Idiots get exactly what they deserve.

  10. The voters are angry at the Dems…but more angry at the Republicans. I think it’s going to be a race to see how many voters can stay at home.

  11. The Tea Party movement is a joke; a misdirection campaign at best.

    According to Webster’s a stimulus is “something that incites or rouses to action; an incentive:” This is exactly what Obama’s stimulus has done. It is never intended to be a long term solution for real economic and GDP growth. By giving money to people at who live closest to poverty (i.e. extending unemployment benefits) the money is assured to be spent. However, one third of the stimulus was directed at tax cuts for 95% of taxpayers. The jury is out on whether that money actually ended up stimulating the economy. I know in my case it when to strengthing my balance sheet which I imagine is where alot of other people directed it as well.

    I disagree with alot of the comments that government investment does not help businesses. Government investment accounts for over 70% of scientific research which has lead to many useful business application like the internet developed by DARPA for example. Private businesses have created many applied uses to ideas that were initially developed with government funding.

  12. Agree absolutely. And in the case of Menzie Chinn, he’s never seen an Obama policy he didn’t like. Why should this be any different?

  13. While the stimulus may have “helped” when only looking at the GDP numbers, the enormous cost clearly outweighed that of the benefit.

    In addition, the stimulus has done absolutely jack squat from a job producing standpoint, which was one of the emphasis Obama made as a means to ram it through Congress. If I remembered correctly, Obama had stated that without the stimulus, unemployment rates might hover up to 8%! Too bad with it, it is currently at 10%. WHOOPS!

    Lastly, the fact the stimulus is MIRED in pork doesn’t really give me any solace about why I should never trust government and their prodigious ways of spending. Never works and never will work.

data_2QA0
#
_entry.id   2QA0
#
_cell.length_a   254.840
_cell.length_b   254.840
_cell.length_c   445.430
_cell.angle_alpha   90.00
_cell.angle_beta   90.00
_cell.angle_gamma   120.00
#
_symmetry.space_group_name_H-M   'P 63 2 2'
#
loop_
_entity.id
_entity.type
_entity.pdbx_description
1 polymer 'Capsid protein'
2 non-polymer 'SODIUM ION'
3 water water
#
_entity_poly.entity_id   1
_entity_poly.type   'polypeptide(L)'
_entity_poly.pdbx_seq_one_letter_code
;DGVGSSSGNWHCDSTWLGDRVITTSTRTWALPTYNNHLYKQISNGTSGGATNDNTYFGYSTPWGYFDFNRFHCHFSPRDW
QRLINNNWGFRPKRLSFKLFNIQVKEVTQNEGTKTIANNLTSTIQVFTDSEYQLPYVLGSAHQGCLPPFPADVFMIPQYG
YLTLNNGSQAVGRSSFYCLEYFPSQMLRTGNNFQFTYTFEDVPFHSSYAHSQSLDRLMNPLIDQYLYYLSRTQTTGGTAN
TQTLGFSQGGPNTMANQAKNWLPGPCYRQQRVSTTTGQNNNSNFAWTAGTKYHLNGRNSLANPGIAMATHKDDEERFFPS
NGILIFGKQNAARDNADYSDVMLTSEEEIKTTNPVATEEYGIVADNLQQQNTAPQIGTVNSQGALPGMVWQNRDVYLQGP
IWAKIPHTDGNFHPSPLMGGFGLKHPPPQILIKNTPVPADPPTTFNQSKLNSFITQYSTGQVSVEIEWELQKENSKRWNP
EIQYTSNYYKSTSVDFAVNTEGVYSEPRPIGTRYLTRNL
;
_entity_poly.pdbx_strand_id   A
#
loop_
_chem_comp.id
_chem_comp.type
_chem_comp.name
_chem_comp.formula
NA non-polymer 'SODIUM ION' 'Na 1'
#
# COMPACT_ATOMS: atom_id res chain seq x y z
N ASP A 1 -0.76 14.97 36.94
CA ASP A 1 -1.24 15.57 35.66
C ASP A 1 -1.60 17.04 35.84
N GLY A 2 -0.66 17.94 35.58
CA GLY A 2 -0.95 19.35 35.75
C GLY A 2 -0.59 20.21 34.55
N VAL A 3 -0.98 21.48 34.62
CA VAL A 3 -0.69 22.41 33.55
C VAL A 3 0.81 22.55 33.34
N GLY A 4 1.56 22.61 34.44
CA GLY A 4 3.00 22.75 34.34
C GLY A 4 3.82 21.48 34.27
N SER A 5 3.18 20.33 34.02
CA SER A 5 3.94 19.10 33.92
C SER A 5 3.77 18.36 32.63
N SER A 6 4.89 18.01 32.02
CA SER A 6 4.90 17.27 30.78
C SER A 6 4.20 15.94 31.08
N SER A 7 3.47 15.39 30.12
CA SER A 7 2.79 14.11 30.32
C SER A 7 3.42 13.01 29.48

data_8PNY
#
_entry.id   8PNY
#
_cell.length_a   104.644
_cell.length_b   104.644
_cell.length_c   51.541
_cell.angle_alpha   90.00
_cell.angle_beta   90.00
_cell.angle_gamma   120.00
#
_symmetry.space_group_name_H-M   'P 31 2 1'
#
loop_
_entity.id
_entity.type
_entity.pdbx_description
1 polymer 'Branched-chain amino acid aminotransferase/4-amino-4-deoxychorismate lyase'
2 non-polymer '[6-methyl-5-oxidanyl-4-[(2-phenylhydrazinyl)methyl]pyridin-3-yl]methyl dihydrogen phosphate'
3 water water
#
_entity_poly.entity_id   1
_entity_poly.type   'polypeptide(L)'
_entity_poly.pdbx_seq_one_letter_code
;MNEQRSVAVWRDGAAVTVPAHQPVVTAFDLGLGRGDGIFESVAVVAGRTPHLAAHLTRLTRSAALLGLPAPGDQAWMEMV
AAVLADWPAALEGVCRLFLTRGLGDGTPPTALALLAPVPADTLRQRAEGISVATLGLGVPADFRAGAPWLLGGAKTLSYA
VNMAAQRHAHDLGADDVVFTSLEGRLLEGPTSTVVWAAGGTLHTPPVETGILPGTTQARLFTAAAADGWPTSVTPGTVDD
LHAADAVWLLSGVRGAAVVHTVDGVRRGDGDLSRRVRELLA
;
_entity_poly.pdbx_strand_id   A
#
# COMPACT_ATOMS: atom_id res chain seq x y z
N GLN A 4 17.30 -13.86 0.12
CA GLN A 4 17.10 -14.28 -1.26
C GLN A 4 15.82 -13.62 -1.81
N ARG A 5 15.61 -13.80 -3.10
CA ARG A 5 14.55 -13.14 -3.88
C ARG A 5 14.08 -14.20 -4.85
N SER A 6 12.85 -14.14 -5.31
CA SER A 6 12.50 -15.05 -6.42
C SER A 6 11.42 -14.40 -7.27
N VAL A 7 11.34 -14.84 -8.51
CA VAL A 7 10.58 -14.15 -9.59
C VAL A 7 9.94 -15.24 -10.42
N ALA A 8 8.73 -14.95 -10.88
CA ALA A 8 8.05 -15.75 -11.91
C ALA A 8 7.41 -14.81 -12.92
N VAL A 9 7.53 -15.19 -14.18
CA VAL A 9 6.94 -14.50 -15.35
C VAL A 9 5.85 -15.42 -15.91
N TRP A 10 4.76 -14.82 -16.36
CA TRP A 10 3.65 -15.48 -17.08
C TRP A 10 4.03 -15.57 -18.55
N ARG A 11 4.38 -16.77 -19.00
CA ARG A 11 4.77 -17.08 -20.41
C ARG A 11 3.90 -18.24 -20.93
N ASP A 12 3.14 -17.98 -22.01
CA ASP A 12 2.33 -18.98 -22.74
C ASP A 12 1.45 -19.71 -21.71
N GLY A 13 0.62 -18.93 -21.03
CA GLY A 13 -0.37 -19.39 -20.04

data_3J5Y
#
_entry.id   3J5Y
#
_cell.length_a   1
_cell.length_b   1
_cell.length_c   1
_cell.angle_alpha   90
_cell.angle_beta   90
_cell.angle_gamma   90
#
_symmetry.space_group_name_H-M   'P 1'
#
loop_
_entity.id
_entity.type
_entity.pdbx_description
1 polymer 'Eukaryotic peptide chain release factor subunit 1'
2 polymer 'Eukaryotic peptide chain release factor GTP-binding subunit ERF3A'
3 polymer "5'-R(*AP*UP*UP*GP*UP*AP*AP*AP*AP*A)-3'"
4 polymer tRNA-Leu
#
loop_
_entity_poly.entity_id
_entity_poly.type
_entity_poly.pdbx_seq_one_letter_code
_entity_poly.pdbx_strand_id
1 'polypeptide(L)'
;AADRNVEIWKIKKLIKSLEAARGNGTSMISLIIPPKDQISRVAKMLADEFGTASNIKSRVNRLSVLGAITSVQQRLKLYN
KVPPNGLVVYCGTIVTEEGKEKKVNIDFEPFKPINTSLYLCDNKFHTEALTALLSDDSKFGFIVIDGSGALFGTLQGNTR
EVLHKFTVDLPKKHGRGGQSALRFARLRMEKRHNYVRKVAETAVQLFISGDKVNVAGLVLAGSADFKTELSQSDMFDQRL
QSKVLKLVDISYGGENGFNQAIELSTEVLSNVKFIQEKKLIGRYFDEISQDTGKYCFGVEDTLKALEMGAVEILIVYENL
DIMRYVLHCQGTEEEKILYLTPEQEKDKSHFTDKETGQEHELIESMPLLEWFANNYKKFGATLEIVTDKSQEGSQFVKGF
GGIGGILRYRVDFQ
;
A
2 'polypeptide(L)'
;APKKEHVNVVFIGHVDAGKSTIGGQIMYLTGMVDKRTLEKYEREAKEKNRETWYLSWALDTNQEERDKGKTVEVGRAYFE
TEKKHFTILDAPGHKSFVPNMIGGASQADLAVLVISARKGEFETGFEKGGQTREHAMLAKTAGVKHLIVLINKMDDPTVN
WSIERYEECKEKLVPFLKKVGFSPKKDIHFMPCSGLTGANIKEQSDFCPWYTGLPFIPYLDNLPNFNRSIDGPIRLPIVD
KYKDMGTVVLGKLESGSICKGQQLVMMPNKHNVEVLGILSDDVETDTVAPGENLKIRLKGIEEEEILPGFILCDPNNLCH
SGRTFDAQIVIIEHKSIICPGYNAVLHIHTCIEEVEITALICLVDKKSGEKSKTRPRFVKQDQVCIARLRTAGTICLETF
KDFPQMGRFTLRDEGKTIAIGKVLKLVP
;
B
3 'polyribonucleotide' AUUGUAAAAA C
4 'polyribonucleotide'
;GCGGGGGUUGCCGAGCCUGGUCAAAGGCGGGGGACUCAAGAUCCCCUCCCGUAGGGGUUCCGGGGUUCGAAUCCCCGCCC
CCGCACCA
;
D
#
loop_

14. The whole notion of “tax cuts” as being part of the stimulus is at best a misnomer. If anything, a majority of these “tax cuts” are more in the realm of TAX CREDITS. It is no different from Bush II’s laughable stimulus checks of 2008 which really didn’t do squat for the economy.

  15. There were no earmarks in the stimulus bill. Also, the fact that they forecasted future unemployment rates incorrectly doesn’t mean that the we wouldn’t have 13% unemployment today without the stimulus bill.

  16. No earmarks? How do you explain (among SO many things) giving money to Duke U to send 10 students to Costa Rica? Or money to Ireland for Catholic/Protestant dialogue? Or $2.5MM to a Denver museum that already has $90MM in the bank? Or most notoriously, $6 million dollars to get a handful of people employed… all of which had connections to Hilary Clinton? How are a lot of these pragmatic in terms of creating a large scale work force?

    Also, the assertion about an even higher unemployment rate if it wasn’t for the “rescue” by the stimulus is eerily similar to Obama’s shameless cop out spin about how “we’re losing jobs at a slower rate” when long term jobs aren’t being efficiently created.

  17. Those are not earmarks. Those are stimulus projects. The $2.5 million to the Denver museum is going to help fund a brand new exhibit and a small room add on that should help recuperate most of that in ticket sales over the next year or so in addition to the workers needed to make the exhibit.

    An earmark is something that allocated from an existing allocated budget not new government spending as in the stimulus. About of one third of the bill is comprised of things like grants and loans to the NIH and the NSF to help fund new the study of new technologies. Duke got around 564,000 in these grants which went to over 50 programs, most of which fall in this category. The majority of scientific research is funded by the government, not private enterprise.

  18. C Smith – please… do tell about the above market salaries that public sector employees revel in. I’m assuming these are the exorbitant salaries that constitute a huge chunk of the wealth in this country… oh wait, that kind of money is relegated to ~ 1% of the entire population of America, the uber-rich, none of whom are in the public sector. What the F are you talking about?